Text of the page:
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Suborbital Evaluation of an Aqueous Immersion Surgical System for Reduced Gravity

Completed Technology Project

Project Introduction

Suborbital Evaluation of an Aqueous Immersion Surgical System for Reduced Gravity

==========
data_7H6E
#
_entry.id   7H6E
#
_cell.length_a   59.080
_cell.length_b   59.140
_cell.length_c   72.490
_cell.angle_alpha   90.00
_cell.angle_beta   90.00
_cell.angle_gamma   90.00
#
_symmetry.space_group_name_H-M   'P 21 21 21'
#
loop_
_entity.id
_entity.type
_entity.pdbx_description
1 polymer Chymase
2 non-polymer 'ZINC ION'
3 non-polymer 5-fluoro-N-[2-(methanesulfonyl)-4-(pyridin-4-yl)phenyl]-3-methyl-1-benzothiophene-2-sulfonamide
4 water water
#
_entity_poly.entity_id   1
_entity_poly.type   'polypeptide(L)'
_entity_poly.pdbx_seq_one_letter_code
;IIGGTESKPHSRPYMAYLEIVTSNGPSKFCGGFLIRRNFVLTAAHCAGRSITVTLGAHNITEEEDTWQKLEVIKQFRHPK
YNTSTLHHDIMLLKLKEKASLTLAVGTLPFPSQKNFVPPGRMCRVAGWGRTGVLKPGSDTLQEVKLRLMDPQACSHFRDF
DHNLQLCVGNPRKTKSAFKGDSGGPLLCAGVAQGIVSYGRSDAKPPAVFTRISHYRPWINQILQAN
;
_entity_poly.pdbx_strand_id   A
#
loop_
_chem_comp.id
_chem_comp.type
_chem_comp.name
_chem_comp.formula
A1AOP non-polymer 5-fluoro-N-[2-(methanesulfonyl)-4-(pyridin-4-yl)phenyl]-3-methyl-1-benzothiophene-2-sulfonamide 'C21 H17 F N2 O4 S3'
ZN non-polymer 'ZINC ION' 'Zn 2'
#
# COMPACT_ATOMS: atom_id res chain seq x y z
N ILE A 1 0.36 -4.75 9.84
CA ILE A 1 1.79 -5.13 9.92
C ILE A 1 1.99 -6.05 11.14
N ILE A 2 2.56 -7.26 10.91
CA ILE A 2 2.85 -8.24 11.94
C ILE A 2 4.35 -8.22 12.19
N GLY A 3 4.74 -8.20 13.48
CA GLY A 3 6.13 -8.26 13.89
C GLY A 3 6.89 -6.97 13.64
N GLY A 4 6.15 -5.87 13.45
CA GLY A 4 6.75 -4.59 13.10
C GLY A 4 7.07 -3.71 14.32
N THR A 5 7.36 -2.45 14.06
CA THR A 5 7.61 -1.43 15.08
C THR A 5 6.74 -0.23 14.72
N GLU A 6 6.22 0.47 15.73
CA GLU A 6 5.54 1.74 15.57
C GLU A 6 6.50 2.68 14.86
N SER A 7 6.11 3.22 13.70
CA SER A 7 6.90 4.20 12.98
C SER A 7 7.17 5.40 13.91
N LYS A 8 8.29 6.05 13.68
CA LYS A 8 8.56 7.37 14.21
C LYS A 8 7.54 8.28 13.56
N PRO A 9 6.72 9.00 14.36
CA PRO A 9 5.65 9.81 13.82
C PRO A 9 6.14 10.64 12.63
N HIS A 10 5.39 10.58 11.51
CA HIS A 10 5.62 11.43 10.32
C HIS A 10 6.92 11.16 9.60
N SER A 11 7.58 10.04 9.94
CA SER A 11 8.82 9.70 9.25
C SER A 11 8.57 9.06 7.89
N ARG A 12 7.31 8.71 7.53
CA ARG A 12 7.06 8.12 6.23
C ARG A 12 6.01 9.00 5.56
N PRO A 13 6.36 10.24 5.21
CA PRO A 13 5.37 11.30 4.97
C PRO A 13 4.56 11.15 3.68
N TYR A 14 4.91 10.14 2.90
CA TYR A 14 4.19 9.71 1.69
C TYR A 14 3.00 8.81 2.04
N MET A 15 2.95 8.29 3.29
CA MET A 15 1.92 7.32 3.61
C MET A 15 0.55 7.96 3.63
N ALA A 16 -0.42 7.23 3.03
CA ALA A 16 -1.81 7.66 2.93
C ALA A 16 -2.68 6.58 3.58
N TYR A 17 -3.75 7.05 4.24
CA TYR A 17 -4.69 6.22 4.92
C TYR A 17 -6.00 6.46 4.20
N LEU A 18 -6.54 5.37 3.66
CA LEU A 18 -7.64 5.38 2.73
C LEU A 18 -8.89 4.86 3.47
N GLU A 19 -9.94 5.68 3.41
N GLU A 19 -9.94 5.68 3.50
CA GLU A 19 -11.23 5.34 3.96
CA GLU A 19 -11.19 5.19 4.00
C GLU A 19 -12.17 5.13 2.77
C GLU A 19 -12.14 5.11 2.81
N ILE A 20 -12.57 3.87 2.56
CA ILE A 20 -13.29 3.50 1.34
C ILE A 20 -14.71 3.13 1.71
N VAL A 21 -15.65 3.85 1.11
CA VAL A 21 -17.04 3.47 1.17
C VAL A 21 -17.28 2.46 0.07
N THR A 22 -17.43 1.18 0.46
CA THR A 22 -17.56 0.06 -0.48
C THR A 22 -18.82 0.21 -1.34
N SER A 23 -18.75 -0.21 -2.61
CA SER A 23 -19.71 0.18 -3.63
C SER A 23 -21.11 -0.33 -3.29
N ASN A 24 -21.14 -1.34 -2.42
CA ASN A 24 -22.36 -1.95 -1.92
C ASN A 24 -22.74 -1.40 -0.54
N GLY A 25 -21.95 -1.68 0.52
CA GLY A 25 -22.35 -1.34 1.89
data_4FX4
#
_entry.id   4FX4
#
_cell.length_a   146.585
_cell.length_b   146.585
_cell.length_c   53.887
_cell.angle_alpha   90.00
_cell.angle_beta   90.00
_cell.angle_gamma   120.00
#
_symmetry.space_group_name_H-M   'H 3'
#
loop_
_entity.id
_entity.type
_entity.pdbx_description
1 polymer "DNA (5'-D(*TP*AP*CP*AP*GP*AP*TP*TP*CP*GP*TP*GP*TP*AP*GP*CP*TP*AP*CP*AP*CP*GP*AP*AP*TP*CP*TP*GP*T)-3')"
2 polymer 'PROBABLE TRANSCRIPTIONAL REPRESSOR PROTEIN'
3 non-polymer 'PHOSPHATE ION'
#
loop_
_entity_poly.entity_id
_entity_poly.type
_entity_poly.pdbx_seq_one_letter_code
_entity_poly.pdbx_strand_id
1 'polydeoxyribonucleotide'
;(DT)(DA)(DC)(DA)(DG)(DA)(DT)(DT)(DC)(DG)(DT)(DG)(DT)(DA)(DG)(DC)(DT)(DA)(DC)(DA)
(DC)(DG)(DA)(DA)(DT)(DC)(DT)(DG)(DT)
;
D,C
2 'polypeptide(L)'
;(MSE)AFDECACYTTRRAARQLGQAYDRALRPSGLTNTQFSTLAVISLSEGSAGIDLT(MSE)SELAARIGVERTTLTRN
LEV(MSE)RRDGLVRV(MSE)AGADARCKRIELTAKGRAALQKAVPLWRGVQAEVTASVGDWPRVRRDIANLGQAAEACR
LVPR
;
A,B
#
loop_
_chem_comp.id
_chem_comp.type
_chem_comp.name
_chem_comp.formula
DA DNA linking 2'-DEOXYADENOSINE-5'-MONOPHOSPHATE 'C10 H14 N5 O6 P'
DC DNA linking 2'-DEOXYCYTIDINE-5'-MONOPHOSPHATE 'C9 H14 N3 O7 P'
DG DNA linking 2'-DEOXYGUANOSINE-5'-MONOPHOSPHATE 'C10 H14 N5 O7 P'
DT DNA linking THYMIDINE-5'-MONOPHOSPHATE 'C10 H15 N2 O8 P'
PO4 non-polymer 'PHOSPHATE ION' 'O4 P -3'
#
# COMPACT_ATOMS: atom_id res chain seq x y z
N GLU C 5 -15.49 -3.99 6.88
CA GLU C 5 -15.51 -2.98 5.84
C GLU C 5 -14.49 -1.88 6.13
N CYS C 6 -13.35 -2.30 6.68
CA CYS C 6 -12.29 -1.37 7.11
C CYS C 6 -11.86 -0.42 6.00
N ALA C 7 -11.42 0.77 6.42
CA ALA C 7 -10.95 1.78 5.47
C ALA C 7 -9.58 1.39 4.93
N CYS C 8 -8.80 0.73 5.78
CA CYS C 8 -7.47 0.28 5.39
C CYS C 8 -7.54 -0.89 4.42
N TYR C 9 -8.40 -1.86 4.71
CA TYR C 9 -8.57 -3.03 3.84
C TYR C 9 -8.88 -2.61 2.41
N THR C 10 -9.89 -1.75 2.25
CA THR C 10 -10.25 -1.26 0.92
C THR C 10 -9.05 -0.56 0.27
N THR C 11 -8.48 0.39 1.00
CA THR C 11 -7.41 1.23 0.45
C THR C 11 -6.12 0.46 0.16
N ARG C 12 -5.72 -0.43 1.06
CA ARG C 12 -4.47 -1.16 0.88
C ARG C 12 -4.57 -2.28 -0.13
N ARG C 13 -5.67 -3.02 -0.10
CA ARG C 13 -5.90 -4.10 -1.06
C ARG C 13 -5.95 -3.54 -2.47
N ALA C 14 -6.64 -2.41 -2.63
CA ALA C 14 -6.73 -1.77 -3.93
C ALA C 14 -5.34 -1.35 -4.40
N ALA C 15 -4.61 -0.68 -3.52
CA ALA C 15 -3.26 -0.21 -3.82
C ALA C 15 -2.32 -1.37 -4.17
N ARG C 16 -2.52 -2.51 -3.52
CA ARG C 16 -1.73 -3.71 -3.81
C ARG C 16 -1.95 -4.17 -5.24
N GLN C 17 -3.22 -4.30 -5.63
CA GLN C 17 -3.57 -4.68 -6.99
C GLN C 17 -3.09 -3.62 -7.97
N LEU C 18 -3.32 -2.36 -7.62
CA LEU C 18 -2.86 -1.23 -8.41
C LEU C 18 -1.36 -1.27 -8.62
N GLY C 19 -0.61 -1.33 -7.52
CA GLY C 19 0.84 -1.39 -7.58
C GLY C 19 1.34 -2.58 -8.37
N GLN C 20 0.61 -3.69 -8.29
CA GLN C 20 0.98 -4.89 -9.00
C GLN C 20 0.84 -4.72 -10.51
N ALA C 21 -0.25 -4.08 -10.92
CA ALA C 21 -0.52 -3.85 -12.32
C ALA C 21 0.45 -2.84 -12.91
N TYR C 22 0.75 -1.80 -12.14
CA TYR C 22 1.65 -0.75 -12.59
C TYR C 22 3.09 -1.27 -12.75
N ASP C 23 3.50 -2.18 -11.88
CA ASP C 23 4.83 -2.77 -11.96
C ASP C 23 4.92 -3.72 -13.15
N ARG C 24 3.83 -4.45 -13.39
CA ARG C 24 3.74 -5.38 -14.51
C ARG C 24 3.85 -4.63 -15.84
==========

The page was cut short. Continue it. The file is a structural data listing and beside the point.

The NASA Space Technology Roadmap identifies the need for surgical capabilities for exploration space flight with research and development planned for 2015 to 2025. In microgravity (μ-G) or partial gravity working environments, control and containment of the wound site is required to prevent wound and cabin contamination, maintain acceptable visualization of the field, avoid gaseous embolization in the patient, and control bleeding. To address these requirements, an aqueous immersion surgery system (AISS) is being jointly developed by the University of Louisville and Carnegie Mellon University. The AISS dome creates a hermetically sealed field that controls and staunches bleeding during surgery or treatment of trauma by isolating the wound while leveraging endoscopic surgical techniques and instruments currently in clinical use. The AISS is developed to the point where initial investigator-tended evaluation during parabolic flight has identified strengths and weaknesses of the current component designs (TRL 4/5). Based on these findings, AISS design advances in components and initial subsystem assemblies have been fabricated and are undergoing laboratory testing. The applicants anticipate a time in 2016 when, after further research and development, that the AISS will benefit from evaluation in the extended exposure to 0-G during suborbital flight. This is particularly critical for aspects of AISS function that require more than the 12 to 20 seconds of reduced gravity created during parabolic flight maneuvers, especially the immersion fluid behavior during the filling process of the AISS dome. Evaluation of AISS performance on SpaceShipTwo will make it possible to critically validate AISS filling performance in a relevant environment to approach the requirements of TRL 6. AISS performance to be investigated include (1) evaluation of the immersion fluid filling patterns for three candidate AISS dome geometries, (2) evaluation of an automated subsystem to fill the AISS domes with immersion fluid, (3) evaluation of an automated subsystem to detect complete filling of the AISS dome and turn off the filling pump and valves, (4) evaluation of the emptying of the AISS during partial gravity, and (5) evaluation of the regulation of AISS pressure when fully filled. This procedure will be conducted during a suborbital flight so that fluid behavior at a lower, more stable, AISS dome filling rate not possible during parabolic flight can be examined along with other performance tasks. The findings from this suborbital evaluation will result in the final dome design selection and revision of the AISS control system needed to successfully create an AISS flight prototype (TRL 6). Ultimately, it is anticipated that a flight-qualified version of the AISS will result that enables the conduct of safe and effective wound care and surgical procedures in the reduced gravity environment of exploration space flight. This proposal responds to the NASA Space Technology Roadmap, NASA Human Health, Life Support and Habitation Systems Technology, Area 6, Section 2.3 (Human Health and Performance) that calls for medical assist robotics for laparoscopic surgery and a surgical suite with sterile, closed-loop fluid and ventilation systems for trauma and other surgeries. This proposal also addresses issues of relevance to the Exploration Medical Capability element of the NASA Human Research Program, particularly the List of Medical Conditions that includes skin laceration and surgical treatment. In addition, this proposal is consistent with the 2014 NRC Report that states “Apart from the effects of weightlessness, crew physiology would be threatened by other factors, such as space radiation, illness, and injuries. . . . . Highly capable diagnostic and treatment equipment, including surgical facilities designed for operation in-space and on the surface would reduce threats posed by injuries and illness . . . .” More »

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